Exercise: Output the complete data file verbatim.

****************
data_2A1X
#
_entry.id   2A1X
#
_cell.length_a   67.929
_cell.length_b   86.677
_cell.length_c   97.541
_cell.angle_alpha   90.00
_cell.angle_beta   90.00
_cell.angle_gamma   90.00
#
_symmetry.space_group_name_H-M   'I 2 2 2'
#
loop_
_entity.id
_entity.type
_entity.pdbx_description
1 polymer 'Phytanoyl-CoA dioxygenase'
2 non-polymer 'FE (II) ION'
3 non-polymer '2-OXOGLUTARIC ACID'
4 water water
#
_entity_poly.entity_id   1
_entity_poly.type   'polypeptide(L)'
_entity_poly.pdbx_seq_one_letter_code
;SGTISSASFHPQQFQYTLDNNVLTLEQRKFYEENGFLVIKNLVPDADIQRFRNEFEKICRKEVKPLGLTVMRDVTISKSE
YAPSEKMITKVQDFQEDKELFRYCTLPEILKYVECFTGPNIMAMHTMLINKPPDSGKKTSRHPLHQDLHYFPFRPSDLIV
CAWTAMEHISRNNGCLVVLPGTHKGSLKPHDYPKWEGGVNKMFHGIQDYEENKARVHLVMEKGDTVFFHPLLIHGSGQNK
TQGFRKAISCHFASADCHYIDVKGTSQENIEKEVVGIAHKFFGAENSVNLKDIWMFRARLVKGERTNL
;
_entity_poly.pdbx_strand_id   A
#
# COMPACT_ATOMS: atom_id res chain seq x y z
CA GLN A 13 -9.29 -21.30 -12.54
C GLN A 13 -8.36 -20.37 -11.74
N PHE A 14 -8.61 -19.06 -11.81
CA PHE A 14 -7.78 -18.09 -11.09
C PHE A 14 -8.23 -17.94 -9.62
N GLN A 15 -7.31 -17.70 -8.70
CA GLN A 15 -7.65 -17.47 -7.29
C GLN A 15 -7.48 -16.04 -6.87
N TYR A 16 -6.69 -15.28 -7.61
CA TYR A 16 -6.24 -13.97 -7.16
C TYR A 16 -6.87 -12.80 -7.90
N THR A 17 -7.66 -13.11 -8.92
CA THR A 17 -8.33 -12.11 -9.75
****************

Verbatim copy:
data_2A1X
#
_entry.id   2A1X
#
_cell.length_a   67.929
_cell.length_b   86.677
_cell.length_c   97.541
_cell.angle_alpha   90.00
_cell.angle_beta   90.00
_cell.angle_gamma   90.00
#
_symmetry.space_group_name_H-M   'I 2 2 2'
#
loop_
_entity.id
_entity.type
_entity.pdbx_description
1 polymer 'Phytanoyl-CoA dioxygenase'
2 non-polymer 'FE (II) ION'
3 non-polymer '2-OXOGLUTARIC ACID'
4 water water
#
_entity_poly.entity_id   1
_entity_poly.type   'polypeptide(L)'
_entity_poly.pdbx_seq_one_letter_code
;SGTISSASFHPQQFQYTLDNNVLTLEQRKFYEENGFLVIKNLVPDADIQRFRNEFEKICRKEVKPLGLTVMRDVTISKSE
YAPSEKMITKVQDFQEDKELFRYCTLPEILKYVECFTGPNIMAMHTMLINKPPDSGKKTSRHPLHQDLHYFPFRPSDLIV
CAWTAMEHISRNNGCLVVLPGTHKGSLKPHDYPKWEGGVNKMFHGIQDYEENKARVHLVMEKGDTVFFHPLLIHGSGQNK
TQGFRKAISCHFASADCHYIDVKGTSQENIEKEVVGIAHKFFGAENSVNLKDIWMFRARLVKGERTNL
;
_entity_poly.pdbx_strand_id   A
#
# COMPACT_ATOMS: atom_id res chain seq x y z
CA GLN A 13 -9.29 -21.30 -12.54
C GLN A 13 -8.36 -20.37 -11.74
N PHE A 14 -8.61 -19.06 -11.81
CA PHE A 14 -7.78 -18.09 -11.09
C PHE A 14 -8.23 -17.94 -9.62
N GLN A 15 -7.31 -17.70 -8.70
CA GLN A 15 -7.65 -17.47 -7.29
C GLN A 15 -7.48 -16.04 -6.87
N TYR A 16 -6.69 -15.28 -7.61
CA TYR A 16 -6.24 -13.97 -7.16
C TYR A 16 -6.87 -12.80 -7.90
N THR A 17 -7.66 -13.11 -8.92
CA THR A 17 -8.33 -12.11 -9.75